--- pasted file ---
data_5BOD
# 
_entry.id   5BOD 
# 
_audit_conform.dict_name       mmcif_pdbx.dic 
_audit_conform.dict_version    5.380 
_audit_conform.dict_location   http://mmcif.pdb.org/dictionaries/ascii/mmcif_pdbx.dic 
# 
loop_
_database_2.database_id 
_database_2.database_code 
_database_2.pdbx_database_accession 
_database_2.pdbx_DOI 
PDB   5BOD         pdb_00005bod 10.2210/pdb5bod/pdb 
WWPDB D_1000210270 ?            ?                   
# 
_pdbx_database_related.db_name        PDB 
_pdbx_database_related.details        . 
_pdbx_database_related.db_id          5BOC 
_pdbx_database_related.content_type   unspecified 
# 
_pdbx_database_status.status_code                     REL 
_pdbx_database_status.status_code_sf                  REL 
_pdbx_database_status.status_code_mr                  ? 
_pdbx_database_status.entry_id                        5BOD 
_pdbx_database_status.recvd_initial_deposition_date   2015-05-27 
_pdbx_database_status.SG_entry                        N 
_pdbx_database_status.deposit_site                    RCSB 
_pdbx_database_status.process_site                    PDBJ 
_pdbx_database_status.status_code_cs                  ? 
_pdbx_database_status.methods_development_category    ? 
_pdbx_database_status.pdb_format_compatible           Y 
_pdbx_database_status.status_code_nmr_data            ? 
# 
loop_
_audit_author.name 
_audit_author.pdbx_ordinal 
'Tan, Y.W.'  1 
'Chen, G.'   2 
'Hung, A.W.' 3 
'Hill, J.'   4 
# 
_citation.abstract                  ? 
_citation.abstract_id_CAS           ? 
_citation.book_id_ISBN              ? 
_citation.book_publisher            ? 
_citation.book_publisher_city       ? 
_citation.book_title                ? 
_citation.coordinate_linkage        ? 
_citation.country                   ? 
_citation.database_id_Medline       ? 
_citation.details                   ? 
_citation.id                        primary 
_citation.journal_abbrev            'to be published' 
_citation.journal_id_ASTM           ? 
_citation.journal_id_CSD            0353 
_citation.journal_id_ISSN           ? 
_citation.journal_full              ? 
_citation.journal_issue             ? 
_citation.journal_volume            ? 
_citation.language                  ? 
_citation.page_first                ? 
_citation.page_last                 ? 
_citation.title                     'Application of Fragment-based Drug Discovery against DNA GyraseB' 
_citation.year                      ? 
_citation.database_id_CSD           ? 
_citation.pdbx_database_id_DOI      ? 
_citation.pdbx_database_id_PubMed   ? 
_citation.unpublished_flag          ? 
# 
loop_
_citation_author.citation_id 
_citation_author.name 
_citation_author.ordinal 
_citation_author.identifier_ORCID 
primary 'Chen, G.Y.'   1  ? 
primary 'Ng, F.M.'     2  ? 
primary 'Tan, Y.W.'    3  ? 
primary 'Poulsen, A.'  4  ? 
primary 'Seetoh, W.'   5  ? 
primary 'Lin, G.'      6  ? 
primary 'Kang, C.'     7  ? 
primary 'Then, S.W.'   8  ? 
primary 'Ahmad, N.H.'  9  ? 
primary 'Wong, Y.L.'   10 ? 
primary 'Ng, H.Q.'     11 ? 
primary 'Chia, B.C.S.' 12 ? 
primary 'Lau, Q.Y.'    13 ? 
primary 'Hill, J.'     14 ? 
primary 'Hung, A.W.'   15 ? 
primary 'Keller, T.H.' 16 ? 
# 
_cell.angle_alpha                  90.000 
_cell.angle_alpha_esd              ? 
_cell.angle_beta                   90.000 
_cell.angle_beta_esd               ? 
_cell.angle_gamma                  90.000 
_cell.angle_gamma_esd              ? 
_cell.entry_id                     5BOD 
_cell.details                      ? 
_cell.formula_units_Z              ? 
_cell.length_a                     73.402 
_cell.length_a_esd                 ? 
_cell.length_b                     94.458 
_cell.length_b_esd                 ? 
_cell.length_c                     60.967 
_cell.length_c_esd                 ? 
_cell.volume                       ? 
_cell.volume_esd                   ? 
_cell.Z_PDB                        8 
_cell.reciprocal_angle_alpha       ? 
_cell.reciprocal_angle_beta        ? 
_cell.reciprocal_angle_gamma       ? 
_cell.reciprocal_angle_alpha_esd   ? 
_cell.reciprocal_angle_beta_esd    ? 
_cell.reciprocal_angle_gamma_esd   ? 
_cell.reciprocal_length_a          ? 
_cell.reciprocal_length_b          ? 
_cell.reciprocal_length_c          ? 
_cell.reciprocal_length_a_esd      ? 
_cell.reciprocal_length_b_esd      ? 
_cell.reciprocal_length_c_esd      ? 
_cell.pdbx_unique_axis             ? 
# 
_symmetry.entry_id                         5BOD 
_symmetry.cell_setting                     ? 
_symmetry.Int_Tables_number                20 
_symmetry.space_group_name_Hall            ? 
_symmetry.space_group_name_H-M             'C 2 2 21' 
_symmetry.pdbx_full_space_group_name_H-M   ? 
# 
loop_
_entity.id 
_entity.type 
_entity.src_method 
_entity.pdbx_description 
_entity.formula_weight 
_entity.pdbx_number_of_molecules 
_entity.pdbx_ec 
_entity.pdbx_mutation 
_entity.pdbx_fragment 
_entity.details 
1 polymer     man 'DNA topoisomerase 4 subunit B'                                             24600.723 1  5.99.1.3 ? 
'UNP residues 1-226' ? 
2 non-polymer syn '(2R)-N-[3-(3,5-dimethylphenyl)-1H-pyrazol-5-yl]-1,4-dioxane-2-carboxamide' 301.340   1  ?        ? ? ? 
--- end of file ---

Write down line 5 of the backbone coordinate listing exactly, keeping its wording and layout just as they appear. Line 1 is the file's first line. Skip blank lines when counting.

_audit_conform.dict_name       mmcif_pdbx.dic 